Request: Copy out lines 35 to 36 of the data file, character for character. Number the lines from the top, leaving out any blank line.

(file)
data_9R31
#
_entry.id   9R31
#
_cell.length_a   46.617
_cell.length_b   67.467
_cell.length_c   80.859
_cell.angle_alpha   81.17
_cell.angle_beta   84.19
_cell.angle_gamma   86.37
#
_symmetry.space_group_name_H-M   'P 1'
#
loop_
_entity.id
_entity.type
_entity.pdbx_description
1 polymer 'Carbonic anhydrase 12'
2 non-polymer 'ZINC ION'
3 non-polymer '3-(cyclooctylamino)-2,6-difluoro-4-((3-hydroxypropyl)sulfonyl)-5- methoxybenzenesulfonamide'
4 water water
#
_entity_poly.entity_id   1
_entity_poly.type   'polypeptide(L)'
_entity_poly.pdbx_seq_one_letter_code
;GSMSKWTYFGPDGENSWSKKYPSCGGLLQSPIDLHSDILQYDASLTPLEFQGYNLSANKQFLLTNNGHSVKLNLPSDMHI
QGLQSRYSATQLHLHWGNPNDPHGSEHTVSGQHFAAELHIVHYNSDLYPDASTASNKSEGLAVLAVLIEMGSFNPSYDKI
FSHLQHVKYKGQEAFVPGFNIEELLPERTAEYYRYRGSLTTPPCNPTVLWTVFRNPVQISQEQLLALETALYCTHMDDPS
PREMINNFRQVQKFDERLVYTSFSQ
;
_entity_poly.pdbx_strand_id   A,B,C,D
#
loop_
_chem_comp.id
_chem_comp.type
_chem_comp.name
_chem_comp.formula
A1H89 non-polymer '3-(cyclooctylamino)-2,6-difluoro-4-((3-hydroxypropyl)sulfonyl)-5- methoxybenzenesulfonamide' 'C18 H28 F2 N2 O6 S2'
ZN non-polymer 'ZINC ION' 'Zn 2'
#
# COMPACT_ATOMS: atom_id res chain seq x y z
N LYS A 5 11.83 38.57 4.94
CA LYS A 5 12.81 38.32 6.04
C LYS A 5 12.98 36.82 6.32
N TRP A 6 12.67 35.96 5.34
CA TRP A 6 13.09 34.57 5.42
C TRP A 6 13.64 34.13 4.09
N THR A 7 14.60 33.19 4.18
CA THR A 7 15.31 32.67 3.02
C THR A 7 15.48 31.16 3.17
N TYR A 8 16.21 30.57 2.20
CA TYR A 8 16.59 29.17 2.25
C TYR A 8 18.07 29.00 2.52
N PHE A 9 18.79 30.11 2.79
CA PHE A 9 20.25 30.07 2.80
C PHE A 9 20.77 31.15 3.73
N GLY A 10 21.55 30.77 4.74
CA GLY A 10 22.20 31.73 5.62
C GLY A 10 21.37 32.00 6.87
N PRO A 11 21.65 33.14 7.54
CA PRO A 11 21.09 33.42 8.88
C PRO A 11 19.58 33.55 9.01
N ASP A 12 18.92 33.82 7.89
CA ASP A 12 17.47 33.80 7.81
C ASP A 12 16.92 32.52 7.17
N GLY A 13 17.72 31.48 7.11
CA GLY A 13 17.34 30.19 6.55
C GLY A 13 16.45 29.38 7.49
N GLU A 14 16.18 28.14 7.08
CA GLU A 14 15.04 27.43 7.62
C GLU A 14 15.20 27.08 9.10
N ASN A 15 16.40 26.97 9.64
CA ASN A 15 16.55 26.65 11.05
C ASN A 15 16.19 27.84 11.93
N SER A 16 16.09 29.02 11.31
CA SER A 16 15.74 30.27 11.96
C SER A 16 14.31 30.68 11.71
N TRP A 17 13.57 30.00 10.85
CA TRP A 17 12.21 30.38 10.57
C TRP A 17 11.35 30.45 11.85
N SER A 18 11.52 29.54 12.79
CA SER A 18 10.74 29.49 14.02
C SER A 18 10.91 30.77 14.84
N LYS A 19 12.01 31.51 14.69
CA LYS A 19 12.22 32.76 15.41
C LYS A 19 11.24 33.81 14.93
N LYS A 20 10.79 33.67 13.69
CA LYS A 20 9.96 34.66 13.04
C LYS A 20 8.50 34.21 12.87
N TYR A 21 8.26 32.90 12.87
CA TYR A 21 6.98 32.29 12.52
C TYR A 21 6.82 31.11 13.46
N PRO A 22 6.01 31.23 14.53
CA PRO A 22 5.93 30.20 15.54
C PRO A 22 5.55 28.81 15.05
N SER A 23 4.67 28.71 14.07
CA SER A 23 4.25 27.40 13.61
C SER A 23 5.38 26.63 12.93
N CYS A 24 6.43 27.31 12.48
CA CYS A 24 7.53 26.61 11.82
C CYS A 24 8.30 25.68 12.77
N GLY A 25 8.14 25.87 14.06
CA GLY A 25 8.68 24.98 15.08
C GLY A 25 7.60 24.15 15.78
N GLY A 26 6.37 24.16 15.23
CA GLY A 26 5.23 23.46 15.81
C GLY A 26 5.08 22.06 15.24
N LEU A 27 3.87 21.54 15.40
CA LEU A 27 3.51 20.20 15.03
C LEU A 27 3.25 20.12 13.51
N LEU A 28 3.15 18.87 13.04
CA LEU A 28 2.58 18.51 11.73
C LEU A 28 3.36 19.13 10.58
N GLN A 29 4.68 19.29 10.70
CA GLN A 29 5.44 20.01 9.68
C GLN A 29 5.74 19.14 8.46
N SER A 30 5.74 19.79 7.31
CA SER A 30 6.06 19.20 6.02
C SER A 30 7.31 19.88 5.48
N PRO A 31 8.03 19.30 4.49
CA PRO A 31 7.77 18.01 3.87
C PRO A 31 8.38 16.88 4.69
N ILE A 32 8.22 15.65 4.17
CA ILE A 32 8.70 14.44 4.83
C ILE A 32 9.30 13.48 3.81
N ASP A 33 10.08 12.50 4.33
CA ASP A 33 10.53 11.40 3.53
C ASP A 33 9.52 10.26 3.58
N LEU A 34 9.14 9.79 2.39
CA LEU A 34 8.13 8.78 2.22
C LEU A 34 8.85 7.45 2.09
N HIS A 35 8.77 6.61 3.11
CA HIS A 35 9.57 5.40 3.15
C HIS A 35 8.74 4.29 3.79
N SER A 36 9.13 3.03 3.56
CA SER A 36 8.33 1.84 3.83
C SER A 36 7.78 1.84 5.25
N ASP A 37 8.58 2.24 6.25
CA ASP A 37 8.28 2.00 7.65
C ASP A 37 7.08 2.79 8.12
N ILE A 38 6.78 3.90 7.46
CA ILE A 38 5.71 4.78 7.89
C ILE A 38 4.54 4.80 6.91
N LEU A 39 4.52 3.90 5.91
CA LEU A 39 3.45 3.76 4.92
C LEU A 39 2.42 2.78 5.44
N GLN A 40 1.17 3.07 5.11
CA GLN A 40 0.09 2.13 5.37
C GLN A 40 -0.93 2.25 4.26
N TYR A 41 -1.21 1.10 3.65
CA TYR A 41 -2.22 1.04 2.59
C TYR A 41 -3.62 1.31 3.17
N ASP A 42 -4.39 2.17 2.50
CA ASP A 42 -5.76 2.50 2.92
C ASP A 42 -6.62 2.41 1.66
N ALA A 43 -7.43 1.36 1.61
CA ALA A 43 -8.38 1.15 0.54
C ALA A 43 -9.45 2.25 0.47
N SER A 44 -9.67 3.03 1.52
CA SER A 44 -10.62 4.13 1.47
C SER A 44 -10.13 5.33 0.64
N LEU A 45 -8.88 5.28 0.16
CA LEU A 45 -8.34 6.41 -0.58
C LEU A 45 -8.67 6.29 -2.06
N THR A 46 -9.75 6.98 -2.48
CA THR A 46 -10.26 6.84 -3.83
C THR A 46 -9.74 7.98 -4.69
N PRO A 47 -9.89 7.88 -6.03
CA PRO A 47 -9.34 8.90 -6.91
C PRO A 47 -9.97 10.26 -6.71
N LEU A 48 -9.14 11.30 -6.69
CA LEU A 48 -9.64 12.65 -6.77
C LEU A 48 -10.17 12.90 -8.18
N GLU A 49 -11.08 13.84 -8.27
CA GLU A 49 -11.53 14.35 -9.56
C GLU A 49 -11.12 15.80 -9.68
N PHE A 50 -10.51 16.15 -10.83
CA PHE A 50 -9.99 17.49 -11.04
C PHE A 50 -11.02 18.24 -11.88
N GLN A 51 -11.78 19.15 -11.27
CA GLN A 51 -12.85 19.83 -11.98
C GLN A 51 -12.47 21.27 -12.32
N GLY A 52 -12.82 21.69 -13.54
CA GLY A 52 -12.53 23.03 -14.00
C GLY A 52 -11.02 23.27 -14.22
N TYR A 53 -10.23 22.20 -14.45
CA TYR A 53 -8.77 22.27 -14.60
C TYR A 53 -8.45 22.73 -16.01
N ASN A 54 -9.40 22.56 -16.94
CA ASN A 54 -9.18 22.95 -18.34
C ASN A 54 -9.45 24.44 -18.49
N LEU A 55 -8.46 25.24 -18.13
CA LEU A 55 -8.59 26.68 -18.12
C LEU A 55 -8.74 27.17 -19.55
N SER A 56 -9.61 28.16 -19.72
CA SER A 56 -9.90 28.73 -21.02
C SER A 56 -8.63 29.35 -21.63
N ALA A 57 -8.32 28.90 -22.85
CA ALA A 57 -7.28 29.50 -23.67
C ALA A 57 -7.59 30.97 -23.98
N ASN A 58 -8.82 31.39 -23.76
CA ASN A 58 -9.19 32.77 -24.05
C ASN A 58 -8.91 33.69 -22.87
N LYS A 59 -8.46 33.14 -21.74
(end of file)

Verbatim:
_chem_comp.type
_chem_comp.name